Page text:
Under the Eye: “First Blood”

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Nearly a season-and-a-half has gone by in this Handmaid’s Tale and we’ve ignored or neglected another handmaid’s tale. This is the story of Ofglen the Second, conscripted to replace Ofglen the First (or Emily) who got caught with her hand in a cookie jar and had her clitoris removed for the good of Gilead. Then came Ofglen the Second. Fast-forward to one-eyed batshit-crazy Janine’s stoning ceremony. Offred and the other handmaids drop their stones and apologize to Aunt Lydia. Ofglen the Second spoke up for Janine and her tongue was removed. Nice world, isn’t it? What with all the on-demand tongue and clitoris removals, public hangings, and cattle prods! We only get a brief bit of Ofglen the Second in the show’s second and third episodes, but she deserves a back-story. She deserves it more than June. Her real name was Lillie Fuller. She wanted to play it safe. She didn’t want to make waves initially and resisted all contrarian talk from discontented handmaids. She lived in poverty before Gilead, so she had little reason to complain about her current circumstance. That was until she was slammed in the head with a Guardian’s machine gun after refusing to cast a stone at Janine. Ofglen the Second led a parallel life to June, but she took action. I suspect she took action because she had nothing left to lose. Where June had “stakes,” that of her daughter, husband, and life outside of Gilead, Ofglen the Second had no one and nothing looking out for her. When you have nothing left to lose, you become dangerous. When you have nothing to fear, you become a weapon.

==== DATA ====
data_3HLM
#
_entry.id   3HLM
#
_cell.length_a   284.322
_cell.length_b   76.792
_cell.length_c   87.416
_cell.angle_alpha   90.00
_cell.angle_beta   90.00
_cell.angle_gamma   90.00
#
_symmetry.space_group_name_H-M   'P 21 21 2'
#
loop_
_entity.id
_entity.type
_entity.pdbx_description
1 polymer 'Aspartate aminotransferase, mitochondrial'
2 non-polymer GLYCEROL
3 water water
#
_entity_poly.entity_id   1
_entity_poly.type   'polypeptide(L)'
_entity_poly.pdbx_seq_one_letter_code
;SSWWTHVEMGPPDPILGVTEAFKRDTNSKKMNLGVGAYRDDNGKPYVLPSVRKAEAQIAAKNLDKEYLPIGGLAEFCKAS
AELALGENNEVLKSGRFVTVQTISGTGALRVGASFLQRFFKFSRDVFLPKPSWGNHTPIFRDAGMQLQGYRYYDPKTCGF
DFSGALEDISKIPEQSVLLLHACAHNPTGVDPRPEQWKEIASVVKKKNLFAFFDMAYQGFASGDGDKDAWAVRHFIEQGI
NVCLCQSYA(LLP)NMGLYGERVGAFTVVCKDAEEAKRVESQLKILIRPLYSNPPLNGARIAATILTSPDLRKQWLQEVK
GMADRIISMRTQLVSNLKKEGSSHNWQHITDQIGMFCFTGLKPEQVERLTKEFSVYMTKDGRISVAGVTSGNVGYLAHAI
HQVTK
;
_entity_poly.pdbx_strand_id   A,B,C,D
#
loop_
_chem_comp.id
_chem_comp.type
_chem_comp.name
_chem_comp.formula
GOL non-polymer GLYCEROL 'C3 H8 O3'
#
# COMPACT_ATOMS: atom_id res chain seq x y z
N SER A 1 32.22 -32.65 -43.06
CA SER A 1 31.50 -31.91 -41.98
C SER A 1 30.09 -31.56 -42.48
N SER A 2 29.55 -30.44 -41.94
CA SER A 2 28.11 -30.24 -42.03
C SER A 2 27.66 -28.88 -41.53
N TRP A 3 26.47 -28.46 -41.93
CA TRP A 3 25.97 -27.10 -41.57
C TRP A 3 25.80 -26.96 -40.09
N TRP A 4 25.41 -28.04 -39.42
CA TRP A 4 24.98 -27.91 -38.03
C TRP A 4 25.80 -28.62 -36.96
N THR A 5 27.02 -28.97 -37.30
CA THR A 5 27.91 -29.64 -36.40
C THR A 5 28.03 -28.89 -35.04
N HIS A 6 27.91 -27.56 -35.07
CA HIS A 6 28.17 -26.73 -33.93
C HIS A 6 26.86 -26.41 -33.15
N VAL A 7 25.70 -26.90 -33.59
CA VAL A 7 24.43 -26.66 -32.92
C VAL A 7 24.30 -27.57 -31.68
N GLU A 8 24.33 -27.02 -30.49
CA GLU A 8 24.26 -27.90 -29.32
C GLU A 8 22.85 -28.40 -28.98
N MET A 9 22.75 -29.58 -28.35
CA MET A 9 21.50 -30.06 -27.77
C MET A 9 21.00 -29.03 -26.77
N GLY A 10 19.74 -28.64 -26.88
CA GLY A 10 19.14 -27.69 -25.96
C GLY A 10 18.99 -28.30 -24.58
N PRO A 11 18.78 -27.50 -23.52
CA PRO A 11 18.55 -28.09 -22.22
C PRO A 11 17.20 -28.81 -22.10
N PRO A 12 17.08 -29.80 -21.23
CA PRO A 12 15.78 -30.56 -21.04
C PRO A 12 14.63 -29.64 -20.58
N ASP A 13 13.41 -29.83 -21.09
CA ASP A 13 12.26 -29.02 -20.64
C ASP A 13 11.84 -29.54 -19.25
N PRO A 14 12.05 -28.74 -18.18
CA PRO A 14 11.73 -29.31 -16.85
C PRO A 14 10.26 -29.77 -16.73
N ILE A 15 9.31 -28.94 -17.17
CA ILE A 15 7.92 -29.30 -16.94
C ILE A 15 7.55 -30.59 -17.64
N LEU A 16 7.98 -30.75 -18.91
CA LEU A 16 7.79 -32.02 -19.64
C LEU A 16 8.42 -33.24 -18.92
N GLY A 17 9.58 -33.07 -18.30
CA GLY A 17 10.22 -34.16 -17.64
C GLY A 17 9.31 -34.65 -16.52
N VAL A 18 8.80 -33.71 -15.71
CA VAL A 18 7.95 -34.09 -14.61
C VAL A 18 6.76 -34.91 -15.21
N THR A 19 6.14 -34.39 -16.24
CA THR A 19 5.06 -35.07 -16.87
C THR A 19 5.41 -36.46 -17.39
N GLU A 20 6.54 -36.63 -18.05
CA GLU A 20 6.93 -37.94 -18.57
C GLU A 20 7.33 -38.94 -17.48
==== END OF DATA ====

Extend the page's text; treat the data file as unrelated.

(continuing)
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The Handmaid’s Tale is not the story of Ofglen the Second. It should be, but it isn’t. Instead, for this episode, we’re treated to more of Serena’s story. In our current 2020 world, where would Serena fit in? Serena could be a political “pundit,” author or journalist; an intellectual who advocates for a return to “simpler times,” when women wore dresses, cooked dinner, and made babies. Serena believes we’ve moved away from tradition. Her book, A Woman’s Place, is an international best-seller I would assume, given the enormous amount of people who want to kill her for her beliefs, and this was before the love & terror cult of Gilead rose to power. I’m getting away from the premise of the show; this bizarre, sadistic slice-of-life character study of June. I find I want to get away from June. June is boring. She has but one ambition in life: to get away from Gilead. Serena is a much more fascinating study, being the monster she is. Ofglen the Second is even more fascinating, but this series is not about Serena or Ofglen the Second. We’re back to business as usual after June’s near death from the previous episode. Stress is a killer, and Gilead is a Petri dish of stress. Keeping Offred emotionally off-balance is Serena’s specialty, so she converts a guest room into Offred’s temporary bedroom so that she doesn’t have to walk up and down so many flights of stairs every day. Today, Serena is being … nice. She sets up a small dinner party for June and her “handmaid friends,” but she monitors every aspect of it, surgically removing any chance of fun from the proceedings. Serena (stupidly) chides Ofglen the Second for not talking. She has to be reminded Ofglen the Second has no tongue. Oh yeah, right, I forgot about that. The next day, Serena isn’t so nice, particularly when June asks to see her daughter, Hannah. Serena complains to Fred about June’s selfish desire to see her daughter. In other news, the Rachel and Leah Center is nearing completion. I don’t know why I feel this way, but I don’t think Gilead constructed this building. Gilead is a lazy creature that simply moves its ghastly carcass into already-constructed facilities. Gilead does not create. Gilead destroys.